Arctic Monkeys didn’t have second album syndrome, as many bands do. Nor did they fall flat on their third or fourth, and AM, their latest offering, is as solid as any other. It’s possibly the best since the first two classics, and it’s almost definitely the most anticipated since number two, Favourite Worst Nightmare, thanks to the way they owned Glastonbury this year.
Starting with the June single Do I Wanna Know?, it immediately feels like we’re in safe but exciting hands. The opening stomps as Arctic Monkeys have never stomped before, which ties in perfectly with the giant, memorable guitar riff. This song also introduces the sleazy character that permeates through the album in both the seductively swirling guitars and its talk of alcohol and girls.
R U Mine?, the first single from the album, is similarly unrelenting, and feels dark and dirty in the best possible way, although the lyrics are actually quite uniquely romantic. Recent release Why’d You Only Call Me When You’re High? is at lot less romantic, chronicling the tale of only getting in touch with someone after a big night out. Its chorus is probably the catchiest on the record, with the title line easy to sing along to with a rise and fall shape that is a much-needed hook after the more understated verses, as well as another stomping opening and blurrier, less defined instrumentals.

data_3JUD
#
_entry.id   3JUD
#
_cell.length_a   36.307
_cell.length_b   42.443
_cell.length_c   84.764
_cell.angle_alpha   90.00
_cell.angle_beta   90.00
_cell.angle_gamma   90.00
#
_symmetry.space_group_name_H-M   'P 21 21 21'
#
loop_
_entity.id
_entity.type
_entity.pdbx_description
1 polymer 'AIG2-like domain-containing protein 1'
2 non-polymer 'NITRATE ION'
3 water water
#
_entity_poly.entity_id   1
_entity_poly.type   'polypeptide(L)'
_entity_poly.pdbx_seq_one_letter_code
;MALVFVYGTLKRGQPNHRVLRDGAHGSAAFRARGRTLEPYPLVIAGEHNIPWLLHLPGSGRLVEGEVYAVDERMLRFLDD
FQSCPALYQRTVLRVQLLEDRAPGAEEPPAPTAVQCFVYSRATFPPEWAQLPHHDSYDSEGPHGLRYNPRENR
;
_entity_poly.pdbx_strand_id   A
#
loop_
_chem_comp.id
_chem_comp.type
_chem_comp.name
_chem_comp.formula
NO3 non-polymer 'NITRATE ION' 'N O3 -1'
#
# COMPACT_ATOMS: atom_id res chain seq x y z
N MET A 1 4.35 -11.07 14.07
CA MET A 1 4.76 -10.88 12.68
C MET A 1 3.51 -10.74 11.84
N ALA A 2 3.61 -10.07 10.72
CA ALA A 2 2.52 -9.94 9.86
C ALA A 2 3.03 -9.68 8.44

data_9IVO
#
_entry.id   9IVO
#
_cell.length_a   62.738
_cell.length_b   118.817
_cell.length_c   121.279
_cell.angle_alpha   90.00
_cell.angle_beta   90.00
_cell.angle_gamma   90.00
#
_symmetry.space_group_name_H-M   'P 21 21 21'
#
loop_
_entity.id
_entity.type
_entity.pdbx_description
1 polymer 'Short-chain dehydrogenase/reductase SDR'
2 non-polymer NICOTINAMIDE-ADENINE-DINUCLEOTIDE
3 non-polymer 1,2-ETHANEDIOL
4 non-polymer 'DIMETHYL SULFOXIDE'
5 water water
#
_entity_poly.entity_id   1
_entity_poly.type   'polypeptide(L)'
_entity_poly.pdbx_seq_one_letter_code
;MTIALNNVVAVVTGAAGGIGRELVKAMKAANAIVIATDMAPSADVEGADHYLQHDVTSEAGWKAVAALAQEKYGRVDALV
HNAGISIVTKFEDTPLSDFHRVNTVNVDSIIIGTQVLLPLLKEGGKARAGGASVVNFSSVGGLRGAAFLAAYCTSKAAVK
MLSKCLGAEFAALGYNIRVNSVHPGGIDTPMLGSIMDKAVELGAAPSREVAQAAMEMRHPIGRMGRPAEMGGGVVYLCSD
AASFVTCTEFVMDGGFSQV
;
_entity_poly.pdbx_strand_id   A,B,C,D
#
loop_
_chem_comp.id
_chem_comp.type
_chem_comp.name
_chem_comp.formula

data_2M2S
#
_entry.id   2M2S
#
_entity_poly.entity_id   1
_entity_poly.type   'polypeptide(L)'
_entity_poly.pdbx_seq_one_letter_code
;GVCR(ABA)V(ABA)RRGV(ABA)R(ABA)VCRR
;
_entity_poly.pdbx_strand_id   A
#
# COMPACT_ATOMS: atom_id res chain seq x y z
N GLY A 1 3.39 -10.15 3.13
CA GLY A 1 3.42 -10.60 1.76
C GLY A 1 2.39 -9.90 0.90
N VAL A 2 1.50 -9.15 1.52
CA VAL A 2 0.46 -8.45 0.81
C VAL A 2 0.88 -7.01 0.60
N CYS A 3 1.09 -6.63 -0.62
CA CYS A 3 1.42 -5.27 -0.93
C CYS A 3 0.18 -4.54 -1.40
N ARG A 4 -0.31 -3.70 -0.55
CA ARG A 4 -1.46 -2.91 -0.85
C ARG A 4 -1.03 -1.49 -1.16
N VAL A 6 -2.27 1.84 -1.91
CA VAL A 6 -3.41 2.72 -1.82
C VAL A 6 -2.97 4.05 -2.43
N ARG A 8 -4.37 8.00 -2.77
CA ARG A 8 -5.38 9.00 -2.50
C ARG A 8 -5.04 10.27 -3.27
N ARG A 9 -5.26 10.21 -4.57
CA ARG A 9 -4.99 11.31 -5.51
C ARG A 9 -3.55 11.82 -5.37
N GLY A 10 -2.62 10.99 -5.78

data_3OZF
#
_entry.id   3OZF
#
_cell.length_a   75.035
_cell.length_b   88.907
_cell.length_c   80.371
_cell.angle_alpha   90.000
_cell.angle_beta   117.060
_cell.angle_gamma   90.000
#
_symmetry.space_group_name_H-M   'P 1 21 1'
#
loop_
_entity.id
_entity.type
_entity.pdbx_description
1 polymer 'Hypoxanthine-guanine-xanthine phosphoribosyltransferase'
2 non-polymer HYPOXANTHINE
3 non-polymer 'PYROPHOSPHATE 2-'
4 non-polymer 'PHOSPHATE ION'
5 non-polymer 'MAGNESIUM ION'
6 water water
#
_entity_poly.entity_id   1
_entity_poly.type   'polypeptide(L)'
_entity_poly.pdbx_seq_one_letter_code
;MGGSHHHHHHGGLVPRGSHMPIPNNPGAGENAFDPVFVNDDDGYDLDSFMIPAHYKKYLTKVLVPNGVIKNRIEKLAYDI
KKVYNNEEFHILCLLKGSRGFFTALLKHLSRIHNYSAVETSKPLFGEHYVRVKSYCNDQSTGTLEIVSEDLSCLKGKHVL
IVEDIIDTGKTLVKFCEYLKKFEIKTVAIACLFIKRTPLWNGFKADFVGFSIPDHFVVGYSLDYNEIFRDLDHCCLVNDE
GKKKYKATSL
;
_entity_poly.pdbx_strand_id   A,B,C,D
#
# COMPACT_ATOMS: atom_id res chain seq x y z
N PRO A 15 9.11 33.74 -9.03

Other than these three excellent singles, the band have shown their continuing innovation in their use of guest musicians throughout the album. In return for Alex Turner’s contribution to Queens Of The Stone Age’s Like Clockwork, Josh Homme contributes backing vocals on Knee Socks and One For The Road. Most notably, the latter includes a falsetto above the main vocals throughout that creates an eerie harmony and adds a whole extra dimension to the mood.
Bill Ryder-Jones (formerly of The Coral) also pops up, playing guitar on Fireside; although it’s the album’s least memorable song, this jangly guest part really pulls everything else along and so Bill certainly seems a natural fit.
Altogether, AM seems an album of two halves: the first half (primarily the first five songs) is forever driving forward, and barely lets up as Alex Turner growls about such intertwined subjects as an alluring and intriguing woman (Arabella) and desperately wanting something that’s over (I Want It All).
Conversely, the second half is slightly more thoughtful and relaxed (the main exception of which is Why’d You Only Call Me When You’re High?). No. 1 Party Anthem is not a party anthem itself, but the tale of the significance of such a song in someone’s life; as such it’s slower, statelier and more musically profound than earlier songs. Mad Sounds is equally more tender than you might think, contemplating the use of music and dancing.
Snap Out Of It constrasts nicely with this part of the album, with its staccato, four-to-the-floor beats and more domineering tone, as it tells someone off exactly as the title would suggest. I Wanna Be Yours strips the band right down again to finish the album, a thinly veiled love song that encompasses all sorts of modern metaphors including “let me be your ‘leccy meter and I’ll never run out.”
There’s so much more I could say about AM, and yet there’s no need. Everything about it feels somehow totally self-explanatory and yet filled with enigma. Every song gives the essence of being completely natural, but the genre twists and structures are also often unpredictable. Arctic Monkeys have announced themselves as one of the best bands in the world right now, but they’ll never make it easy for us to put them in a box.